45th Anniversary of Union City Tornado

I was reminded earlier this evening that it is 45th anniversary of an exceptionally important storm: The Union City, Oklahoma, Tornado. We probably learned more from this tornado than any other single storm in history. 

Doppler Radar
NSSL Norman Doppler Radar
While a Weather Bureau experimental radar in Wichita demonstrated Doppler radar could be used to detect tornadoes in 1958, that analog Doppler was completely impractical for real-time storm diagnosis and warning. In the 1970's, the National Severe Storm Laboratory (NSSL) ran two Doppler radars, one in Norman and the other in Cimmaron, Oklahoma. The Union City storm was in the perfect location to be tracked during its entire life-cycle by both. One radar tracking the storm would have been a step forward. Two meant, for the first time, a 3-D mapping of the winds could be done.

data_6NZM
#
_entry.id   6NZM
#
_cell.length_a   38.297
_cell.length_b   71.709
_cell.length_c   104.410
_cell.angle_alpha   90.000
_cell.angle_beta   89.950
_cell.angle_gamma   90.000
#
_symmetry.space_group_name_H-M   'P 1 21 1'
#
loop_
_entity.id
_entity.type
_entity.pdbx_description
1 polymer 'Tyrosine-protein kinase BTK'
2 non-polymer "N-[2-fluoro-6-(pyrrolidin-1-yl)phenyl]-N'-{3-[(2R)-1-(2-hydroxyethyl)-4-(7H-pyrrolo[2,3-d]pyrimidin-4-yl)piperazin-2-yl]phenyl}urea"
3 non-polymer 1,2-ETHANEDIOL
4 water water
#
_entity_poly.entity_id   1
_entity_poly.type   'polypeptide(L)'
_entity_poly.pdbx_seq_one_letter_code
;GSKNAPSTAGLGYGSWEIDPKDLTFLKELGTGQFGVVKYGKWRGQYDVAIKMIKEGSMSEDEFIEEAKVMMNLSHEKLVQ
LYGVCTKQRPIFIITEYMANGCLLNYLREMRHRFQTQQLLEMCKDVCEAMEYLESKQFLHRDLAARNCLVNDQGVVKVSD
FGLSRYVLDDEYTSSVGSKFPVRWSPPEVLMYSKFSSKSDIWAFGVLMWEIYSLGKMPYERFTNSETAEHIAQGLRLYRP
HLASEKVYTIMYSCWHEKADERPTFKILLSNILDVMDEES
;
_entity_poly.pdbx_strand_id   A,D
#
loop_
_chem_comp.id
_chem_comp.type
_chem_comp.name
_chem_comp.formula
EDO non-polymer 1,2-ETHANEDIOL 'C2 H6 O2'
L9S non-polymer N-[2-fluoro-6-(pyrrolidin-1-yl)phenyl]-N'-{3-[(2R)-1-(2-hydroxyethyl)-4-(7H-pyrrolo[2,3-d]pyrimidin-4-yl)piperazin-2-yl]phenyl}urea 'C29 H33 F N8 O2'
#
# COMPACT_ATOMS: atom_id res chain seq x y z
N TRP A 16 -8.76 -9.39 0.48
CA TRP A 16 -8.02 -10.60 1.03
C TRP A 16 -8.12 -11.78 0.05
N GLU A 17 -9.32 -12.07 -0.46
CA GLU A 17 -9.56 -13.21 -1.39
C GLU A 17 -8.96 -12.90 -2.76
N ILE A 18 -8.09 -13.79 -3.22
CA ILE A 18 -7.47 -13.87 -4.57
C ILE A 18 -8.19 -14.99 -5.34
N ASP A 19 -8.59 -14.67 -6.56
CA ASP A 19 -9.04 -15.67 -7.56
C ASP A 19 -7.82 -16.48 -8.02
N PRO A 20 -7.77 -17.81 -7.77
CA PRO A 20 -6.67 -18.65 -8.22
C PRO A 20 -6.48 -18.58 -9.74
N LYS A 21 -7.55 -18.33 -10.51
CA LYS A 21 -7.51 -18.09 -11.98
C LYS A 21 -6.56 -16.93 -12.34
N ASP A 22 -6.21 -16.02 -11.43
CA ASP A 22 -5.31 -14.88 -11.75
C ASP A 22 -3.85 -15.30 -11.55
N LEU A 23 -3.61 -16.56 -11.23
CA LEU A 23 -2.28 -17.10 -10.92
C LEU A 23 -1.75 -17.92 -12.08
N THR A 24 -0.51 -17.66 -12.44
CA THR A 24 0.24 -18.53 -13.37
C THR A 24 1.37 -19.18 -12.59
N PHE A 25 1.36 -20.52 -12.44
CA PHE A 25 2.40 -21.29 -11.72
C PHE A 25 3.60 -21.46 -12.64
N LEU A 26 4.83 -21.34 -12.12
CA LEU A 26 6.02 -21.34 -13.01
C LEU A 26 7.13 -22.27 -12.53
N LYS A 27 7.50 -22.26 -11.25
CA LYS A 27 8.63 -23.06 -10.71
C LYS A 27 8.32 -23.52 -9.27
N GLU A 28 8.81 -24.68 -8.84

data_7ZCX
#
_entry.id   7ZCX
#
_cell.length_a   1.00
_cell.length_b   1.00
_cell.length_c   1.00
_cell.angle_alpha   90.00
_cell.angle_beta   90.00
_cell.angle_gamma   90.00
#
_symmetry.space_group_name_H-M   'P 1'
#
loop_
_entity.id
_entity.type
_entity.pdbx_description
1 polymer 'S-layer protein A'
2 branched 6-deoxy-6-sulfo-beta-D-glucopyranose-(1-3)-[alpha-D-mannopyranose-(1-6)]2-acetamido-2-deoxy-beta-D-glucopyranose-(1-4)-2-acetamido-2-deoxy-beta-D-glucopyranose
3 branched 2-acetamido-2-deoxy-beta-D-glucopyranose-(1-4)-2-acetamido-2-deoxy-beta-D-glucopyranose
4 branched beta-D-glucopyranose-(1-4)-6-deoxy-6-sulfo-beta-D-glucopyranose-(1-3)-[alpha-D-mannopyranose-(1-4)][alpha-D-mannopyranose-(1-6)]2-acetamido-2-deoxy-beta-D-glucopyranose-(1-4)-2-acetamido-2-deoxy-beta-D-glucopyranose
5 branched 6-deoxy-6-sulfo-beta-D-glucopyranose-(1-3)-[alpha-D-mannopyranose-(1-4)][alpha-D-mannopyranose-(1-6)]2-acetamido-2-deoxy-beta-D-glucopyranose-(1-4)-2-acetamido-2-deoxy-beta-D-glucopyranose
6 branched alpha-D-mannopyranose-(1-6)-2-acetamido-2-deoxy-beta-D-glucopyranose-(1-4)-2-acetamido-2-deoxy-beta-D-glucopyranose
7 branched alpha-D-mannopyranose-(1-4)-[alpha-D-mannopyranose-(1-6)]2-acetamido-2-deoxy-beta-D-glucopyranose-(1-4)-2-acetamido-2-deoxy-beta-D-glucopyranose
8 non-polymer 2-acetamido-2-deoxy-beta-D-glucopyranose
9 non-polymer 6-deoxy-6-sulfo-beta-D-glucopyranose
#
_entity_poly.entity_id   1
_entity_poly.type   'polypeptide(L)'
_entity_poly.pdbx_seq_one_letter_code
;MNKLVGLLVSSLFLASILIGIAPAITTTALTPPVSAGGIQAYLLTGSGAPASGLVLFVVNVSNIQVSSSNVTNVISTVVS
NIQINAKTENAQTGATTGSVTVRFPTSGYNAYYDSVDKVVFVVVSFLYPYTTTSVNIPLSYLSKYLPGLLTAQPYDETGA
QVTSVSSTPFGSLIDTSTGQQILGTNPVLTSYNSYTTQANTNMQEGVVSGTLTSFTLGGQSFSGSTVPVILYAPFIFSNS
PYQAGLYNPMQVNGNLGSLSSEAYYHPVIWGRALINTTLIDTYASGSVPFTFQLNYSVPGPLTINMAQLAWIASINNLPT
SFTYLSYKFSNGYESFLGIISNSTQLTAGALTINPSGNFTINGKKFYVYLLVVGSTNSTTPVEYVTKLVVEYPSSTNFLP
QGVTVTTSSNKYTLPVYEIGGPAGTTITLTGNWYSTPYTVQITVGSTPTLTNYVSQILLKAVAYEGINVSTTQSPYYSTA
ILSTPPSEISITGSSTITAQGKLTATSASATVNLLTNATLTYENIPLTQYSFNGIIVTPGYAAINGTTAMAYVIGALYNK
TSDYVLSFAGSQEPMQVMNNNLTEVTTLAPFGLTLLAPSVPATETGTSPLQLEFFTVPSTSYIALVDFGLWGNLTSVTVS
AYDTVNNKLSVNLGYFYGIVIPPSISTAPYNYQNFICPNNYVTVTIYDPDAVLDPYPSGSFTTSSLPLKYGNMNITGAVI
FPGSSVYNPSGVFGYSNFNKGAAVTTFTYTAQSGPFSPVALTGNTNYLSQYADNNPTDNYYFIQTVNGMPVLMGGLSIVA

Storm Chasers
The year before, the first organized storm chase program in history began. For Union City, there were two chase teams that intercepted and documented the storm. We learned about the life-cycles of supercell-type tornadoes from those photos and accounts.
Union City Tornado soon after it touched down.
Map of tornado and its life-cycle. 
Storm Warnings
Union City directly lead to:
  • Deployment of Doppler radar network across the United States. 
  • Value of storm chasers and trained storm spotters' contributions to tornado warning decisions.
  • Separating supercell tornado life-cycles from the other types of tornadic storms. 
  • The above have all lead to much more accurate tornado warnings. 

I was one of those early tornado chasers but I was out-of-town that day, so I was not one of the chasers who skillfully intercepted the storm.


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